Linking ectomycorrhizal mushroom species richness and composition with dominant trees in a tropical seasonal rainforest

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Vegetation, elevation gradient and soil temperature are considered as major drivers of ECM fungi species richness. ECM sporocarps were collected during rainy seasons for two years to study the link between the distribution of ECM mushrooms with Castonopsis echinocarpa, Parashorea chinensis, and Pittosporopsis kerrii with varying elevations and soil temperatures, in a tropical rain forest Xishuangbanna, Yunnan, China. For each tree species, 60 trees of approximately the same size were selected, where half of them were growing at higher elevation levels and the rest at lower levels. The highest total counts of ECM fungi, as well as the highest species richness were produced by P. chinensis followed by C. echinocarpa and P. kerrii. Highest species richness was shown in September by P. chinensis, while P. kerrii trees had the lowest count of mushrooms across rainy seasons. Species of Boletales were recorded with highest species richness followed by species of order Agaricales around both C.echinocarpa and P.chinensis. ECM fungi count declined with increased elevation. Furthermore, fungi species richness increased positively with increased soil temperature in a tropical seasonal rainforest.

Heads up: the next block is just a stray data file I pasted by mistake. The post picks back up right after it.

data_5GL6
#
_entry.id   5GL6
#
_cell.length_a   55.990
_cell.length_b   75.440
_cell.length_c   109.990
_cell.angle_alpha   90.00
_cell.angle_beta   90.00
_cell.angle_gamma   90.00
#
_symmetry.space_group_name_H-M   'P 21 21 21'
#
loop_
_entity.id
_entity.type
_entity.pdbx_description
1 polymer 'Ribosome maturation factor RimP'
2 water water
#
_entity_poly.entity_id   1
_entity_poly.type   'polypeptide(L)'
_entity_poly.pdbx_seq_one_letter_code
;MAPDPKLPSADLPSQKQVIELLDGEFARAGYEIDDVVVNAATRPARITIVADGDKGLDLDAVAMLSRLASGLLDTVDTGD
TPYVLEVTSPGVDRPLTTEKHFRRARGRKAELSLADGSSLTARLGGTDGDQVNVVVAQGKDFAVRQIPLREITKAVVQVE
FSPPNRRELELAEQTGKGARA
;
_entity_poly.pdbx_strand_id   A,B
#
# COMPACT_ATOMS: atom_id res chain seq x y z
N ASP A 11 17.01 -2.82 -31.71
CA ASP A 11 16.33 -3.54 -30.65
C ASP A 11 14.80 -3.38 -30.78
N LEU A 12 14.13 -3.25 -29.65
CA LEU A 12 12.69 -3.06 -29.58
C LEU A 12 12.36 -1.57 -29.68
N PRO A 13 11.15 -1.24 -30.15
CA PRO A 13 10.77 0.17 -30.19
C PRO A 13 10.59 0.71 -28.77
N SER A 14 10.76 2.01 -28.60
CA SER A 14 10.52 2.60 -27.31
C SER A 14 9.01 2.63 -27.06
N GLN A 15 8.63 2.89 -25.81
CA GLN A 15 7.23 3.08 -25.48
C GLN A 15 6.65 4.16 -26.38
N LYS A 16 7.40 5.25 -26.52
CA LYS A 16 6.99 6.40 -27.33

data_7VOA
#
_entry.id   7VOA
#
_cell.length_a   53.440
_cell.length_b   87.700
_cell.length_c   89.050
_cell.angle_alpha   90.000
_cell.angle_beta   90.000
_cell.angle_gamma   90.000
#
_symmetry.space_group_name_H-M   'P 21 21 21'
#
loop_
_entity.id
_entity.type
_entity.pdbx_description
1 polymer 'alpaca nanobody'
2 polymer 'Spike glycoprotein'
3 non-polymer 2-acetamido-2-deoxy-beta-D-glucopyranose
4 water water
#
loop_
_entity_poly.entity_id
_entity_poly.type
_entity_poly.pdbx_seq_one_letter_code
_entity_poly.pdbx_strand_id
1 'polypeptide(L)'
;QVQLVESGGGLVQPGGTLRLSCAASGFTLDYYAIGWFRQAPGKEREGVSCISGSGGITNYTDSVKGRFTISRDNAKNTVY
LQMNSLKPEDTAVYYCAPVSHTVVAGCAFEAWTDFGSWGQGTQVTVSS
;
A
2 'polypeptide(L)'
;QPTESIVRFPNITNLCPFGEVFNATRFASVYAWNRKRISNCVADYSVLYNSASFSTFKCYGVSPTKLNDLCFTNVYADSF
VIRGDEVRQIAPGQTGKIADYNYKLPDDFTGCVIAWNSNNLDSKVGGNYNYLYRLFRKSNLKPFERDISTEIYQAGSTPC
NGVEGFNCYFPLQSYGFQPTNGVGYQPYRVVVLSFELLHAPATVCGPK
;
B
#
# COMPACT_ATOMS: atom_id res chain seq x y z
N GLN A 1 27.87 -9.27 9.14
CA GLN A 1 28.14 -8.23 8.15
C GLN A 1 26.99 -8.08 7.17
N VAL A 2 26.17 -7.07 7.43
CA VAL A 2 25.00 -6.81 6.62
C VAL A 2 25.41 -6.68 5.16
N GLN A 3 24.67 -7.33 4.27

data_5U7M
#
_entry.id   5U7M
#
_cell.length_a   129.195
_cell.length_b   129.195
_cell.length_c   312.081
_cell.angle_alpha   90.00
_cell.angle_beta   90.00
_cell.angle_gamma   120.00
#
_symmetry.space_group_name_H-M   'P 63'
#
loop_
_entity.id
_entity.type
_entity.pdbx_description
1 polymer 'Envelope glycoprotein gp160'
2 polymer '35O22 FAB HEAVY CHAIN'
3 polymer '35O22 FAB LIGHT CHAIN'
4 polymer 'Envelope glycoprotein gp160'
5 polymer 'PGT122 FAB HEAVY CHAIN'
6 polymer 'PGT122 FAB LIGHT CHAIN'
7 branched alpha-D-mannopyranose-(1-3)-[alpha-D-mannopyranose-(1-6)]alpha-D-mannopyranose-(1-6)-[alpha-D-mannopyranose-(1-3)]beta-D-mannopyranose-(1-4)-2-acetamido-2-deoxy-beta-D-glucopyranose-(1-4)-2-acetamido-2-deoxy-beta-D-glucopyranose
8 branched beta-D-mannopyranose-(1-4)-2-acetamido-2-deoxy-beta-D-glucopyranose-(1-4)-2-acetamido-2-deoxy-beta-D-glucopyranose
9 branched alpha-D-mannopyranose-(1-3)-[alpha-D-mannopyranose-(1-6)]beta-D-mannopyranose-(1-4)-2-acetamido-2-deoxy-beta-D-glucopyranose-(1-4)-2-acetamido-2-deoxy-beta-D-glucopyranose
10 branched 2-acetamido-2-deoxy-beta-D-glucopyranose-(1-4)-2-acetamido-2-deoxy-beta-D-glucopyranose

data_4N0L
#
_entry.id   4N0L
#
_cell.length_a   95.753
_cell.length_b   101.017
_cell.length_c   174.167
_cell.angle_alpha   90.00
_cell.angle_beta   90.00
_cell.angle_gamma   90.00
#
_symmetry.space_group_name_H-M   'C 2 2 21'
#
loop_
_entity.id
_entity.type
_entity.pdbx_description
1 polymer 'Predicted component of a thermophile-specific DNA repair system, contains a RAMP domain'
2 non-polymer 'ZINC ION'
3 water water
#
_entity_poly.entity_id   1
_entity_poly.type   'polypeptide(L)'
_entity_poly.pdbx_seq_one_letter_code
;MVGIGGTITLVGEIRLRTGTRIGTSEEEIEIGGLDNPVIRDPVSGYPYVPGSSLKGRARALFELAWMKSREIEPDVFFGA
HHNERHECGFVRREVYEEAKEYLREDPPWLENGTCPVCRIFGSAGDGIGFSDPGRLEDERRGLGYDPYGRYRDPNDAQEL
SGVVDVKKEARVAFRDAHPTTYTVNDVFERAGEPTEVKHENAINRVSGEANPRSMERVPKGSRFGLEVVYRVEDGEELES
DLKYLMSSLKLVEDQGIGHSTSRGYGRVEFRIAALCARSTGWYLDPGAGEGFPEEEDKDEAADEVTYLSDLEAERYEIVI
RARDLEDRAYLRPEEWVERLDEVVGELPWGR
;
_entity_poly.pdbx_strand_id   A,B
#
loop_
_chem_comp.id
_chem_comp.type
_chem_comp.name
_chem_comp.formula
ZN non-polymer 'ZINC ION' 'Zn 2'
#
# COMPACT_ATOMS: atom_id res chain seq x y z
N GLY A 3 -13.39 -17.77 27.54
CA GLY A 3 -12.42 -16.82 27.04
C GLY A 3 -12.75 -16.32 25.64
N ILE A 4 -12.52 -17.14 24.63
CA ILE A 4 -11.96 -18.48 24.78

Authors: Ediriweera, A.N.; Karunarathna, S.C.; Xu J.C.; Bandara, S.M.G.S.; Gamage, A.; Schaefer, D.A.
Subjects: fungi, vegetation, soil temperature, species diversity, rain forests
Publication type: Journal Article, Non-ISI, Publication
Year: 2020
ISSN: 2465-4973

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